Collegians in Queens

Like most NFL greats, Tom Brady and Peyton Manning distinguished themselves first in college—Brady in Michigan, Manning at Tennessee—before reaching the highest levels of achievement in the pros. In the NBA, college success is likewise a good barometer of professional potential, though its relevance has been diminished somewhat by straight-out-of-high-school phenoms such as Kobe Bryant and LeBron James and the game’s fast-growing European and South American contingents.

In the United States, college tennis is a big-time undertaking. Players around the globe compete for D-1 scholarships. Each year, the NCAA’s singles champion is granted automatic entry into the U.S. Open’s main draw.

Compared with other professional sports, however, college tennis seems to have almost no relevance to the pro game. Of the top 30 men as of August 31, 2009, only 23rd-ranked James Blake spent any time at the academy, two years at Harvard, where he was the NCAA’s top-ranked tennis player. Fellow top-30 Americans Andy Roddick (5), Sam Querrey (22), and Mardy Fish (26) stepped straight from the podiums at their high school graduations to life on the pro tour.

The high and low roads

College players do have success on the pro tour. On Saturday night, University of Georgia standout John Isner took out Andy Roddick in a thrilling third round clash at the U.S. Open. In general, however, they don’t succeed at the highest levels. They might be found hovering near the top 50, at best, or scratching out a living on the sidecourts as doubles specialists.

What makes tennis so different from football, basketball, and even lower-profile sports such as track and field? The explanation, most likely, is that tennis players begin to peak in their early 20s, four or five years earlier than basketball and football players. In tennis, 30 is close to the end of the road; in basketball, it’s prosperous middle age. Tennis players can’t afford to spend their years of apprenticeship outside the masters’ workshop. They need to adapt to the rigors of touring life and the torments of a Federer forehand at the time when they’re most physically able to absorb the lessons.

College becomes a parallel track for players who most likely will never battle for the game’s biggest trophies. Their skills are formidable. Their athleticism is freakish. But it’s just not quite enough. Unlike a young Michael Jordan, a future tennis great can’t afford to spend three years at the University of North Carolina.

College standouts at the 2009 Open

College tennis had a number of representatives at the 2009 U.S. Open. In addition to Isner and journeymen such as University of Illinois alumnus Rajeev Ram and Virginia standout Somdev Devvarman, Devin Britton, the 2009 NCAA singles champion, played Roger Federer in the first round. The 1,370th-ranked 18-year-old lost, as expected, in his first tour-level match, but pushed Federer in the third set. Final score: 6-1, 6-3, 7-5.

On the second day of the U.S. Open, fellow 18-year-old Chase Buchanan, who plays for Ohio State, faced 7th-ranked Jo-Wilfried Tsonga on the Grandstand. The 920th-ranked Buchanan got a wild card into the tournament for winning the USTA Boys’ 18 National Hard Courts in Kalamazoo, Michigan last year.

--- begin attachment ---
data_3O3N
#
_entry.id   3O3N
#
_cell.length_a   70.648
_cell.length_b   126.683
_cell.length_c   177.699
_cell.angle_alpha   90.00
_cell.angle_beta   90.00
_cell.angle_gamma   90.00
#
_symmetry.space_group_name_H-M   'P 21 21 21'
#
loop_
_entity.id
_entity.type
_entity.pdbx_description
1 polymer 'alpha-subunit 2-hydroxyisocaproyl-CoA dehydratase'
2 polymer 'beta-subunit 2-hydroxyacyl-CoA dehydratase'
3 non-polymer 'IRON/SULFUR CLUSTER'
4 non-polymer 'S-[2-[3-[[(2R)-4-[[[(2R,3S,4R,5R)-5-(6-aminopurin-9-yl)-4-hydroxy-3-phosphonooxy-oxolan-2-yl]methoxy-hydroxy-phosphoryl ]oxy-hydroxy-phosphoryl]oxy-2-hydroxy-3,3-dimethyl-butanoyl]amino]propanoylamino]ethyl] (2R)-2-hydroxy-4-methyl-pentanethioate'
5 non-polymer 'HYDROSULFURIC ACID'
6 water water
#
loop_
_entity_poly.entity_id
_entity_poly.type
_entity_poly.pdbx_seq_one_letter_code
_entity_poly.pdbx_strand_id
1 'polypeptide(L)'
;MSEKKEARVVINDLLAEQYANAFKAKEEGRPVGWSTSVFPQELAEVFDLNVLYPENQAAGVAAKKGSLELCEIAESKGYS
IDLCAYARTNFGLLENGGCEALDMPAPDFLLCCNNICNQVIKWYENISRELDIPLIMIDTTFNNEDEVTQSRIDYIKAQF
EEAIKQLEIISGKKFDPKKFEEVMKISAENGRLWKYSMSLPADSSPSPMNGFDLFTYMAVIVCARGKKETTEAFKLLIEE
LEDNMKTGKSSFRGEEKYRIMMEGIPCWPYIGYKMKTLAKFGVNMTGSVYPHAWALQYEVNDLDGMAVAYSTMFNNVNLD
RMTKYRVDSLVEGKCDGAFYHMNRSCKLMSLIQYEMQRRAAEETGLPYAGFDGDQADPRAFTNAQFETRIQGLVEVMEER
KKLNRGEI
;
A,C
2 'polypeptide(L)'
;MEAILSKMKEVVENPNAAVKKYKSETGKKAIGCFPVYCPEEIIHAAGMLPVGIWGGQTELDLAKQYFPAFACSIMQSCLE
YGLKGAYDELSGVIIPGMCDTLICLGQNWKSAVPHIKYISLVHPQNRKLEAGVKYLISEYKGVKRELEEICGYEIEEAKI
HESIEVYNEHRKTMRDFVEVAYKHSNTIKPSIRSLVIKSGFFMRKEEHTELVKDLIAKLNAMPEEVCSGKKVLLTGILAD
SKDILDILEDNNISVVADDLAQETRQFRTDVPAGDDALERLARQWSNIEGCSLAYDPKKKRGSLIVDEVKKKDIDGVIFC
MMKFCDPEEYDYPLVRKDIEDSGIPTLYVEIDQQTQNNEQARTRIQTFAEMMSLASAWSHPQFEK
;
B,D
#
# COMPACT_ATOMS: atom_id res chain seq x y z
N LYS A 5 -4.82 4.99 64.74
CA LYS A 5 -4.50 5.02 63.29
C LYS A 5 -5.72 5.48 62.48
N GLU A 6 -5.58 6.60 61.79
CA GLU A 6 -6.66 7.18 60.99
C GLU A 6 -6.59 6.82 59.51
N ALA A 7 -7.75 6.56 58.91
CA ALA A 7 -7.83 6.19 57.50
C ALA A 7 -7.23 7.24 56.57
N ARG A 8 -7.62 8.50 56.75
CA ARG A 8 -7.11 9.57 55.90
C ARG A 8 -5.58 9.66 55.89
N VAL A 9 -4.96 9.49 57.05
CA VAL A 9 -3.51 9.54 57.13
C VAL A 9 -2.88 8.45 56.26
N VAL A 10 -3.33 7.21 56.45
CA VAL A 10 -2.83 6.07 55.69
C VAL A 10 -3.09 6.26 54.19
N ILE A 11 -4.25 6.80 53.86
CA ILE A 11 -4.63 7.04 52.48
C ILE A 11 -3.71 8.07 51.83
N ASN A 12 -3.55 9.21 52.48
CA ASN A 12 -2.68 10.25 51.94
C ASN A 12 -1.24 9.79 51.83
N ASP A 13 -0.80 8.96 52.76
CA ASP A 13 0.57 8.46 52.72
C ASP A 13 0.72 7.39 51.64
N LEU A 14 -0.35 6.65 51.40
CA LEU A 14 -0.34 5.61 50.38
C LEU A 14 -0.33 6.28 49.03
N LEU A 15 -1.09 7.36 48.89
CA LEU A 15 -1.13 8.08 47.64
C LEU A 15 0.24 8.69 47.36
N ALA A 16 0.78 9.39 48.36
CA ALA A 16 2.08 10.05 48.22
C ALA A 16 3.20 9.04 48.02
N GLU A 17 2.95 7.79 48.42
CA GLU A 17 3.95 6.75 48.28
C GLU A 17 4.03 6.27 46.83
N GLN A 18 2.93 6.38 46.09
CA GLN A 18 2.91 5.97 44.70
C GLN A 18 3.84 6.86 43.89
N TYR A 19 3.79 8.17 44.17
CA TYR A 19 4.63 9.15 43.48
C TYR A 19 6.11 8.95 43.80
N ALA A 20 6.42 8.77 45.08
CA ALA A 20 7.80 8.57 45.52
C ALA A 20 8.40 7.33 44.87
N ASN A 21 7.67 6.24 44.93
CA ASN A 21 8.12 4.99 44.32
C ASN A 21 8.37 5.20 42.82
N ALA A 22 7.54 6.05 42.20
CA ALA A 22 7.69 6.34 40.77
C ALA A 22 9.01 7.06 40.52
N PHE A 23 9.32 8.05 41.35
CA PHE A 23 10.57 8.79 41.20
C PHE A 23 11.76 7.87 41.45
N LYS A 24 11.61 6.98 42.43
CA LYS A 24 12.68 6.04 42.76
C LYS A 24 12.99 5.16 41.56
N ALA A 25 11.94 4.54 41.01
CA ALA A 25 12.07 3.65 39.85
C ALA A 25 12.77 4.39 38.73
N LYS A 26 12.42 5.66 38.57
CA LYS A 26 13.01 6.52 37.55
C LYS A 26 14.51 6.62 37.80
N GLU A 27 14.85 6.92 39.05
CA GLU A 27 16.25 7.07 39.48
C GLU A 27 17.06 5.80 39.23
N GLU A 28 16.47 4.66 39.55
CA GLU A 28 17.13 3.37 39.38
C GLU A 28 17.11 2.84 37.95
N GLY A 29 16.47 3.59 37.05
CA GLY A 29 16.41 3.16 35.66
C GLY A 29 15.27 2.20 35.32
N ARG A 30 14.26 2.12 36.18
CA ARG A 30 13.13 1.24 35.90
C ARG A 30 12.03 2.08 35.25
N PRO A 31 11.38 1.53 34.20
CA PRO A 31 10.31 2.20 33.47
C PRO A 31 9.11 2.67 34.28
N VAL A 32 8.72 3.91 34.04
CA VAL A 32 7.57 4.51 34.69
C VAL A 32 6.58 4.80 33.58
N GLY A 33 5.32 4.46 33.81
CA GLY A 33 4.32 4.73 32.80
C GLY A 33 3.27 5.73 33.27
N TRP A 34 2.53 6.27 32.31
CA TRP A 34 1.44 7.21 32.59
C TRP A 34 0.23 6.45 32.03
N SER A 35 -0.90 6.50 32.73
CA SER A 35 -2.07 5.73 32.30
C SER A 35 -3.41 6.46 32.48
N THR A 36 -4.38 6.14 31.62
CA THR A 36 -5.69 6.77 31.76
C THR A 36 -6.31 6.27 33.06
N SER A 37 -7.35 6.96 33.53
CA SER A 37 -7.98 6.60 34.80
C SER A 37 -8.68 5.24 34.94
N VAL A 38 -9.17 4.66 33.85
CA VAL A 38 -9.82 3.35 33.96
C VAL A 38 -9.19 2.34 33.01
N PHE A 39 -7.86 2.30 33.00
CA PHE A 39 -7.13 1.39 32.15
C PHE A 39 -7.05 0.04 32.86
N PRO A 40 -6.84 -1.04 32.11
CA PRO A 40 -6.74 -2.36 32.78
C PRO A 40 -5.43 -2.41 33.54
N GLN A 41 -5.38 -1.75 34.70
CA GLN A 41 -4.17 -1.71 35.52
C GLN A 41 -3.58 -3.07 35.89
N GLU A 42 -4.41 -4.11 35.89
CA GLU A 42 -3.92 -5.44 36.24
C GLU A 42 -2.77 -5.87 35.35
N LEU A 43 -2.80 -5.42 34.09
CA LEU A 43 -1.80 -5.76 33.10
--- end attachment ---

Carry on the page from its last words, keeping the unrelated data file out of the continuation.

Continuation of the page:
In the first set, Tsonga kept Buchanan off balance with a mix of sliced backhands, floating forehands, and pistol shots off that seemed to tear the Decoturf off the asphalt. Buchanan struggled with the variety, batting his groundstrokes long. He placed his first serve well, but the power wasn’t there, especially on the second delivery, which routinely clocked in at about 80 mph. Buchanan dropped the first set 0-6, 12 unforced errors to just 4 winners.

Hints of what might be

Tsonga took the first game of the second set. “New balls, please,” the chair umpire said. Buchanan hadn’t yet put a game on the board. His moment on the big stage was racing away from him.  The chair’s announcement seemed to shock him into consciousness. He held serve easily, finishing the game with a half-volley winner that could have come from Andy Murray’s playbook. In the next game, Buchanan stunned the crowd by breaking Tsonga, winning an acrobatic exchange at net with the big man. Buchanan went up 2-1.

But that was pretty much it. Tsonga broke back and took the second set, then cruised through the third to take the match 6-0, 6-2, 6-1. Buchanan is young. He looks it. His emotions play across his face. According to the Ohio State’s roster, Buchanan is roughly the same size as Tsonga, 6′ 2″ and 180 pounds. But Buchanan looks much smaller.

Stories to watch

Do these apparent physical and emotional differences tell us anything about the differences between college tennis and the tour? Is  an 18-year-old such as Buchanan playing for the Buckeyes, and not on the tour, because he doesn’t have the same mental toughness and physicality as his professional peers? Or does college limit a player’s ability to develop these qualities?

We’ll see. Maybe Buchanan and Britton will follow in the footsteps of John McEnroe or James Blake, who thrived in college before establishing themselves, respectively, as an all-time great and a solid professional with 10 career singles titles. But such success would be an exception to the typical relationship between high-level college tennis and the pro game.

–A. Clarke


One response to “Collegians in Queens

  1. Pingback: T-4 | The Eastern Forehand

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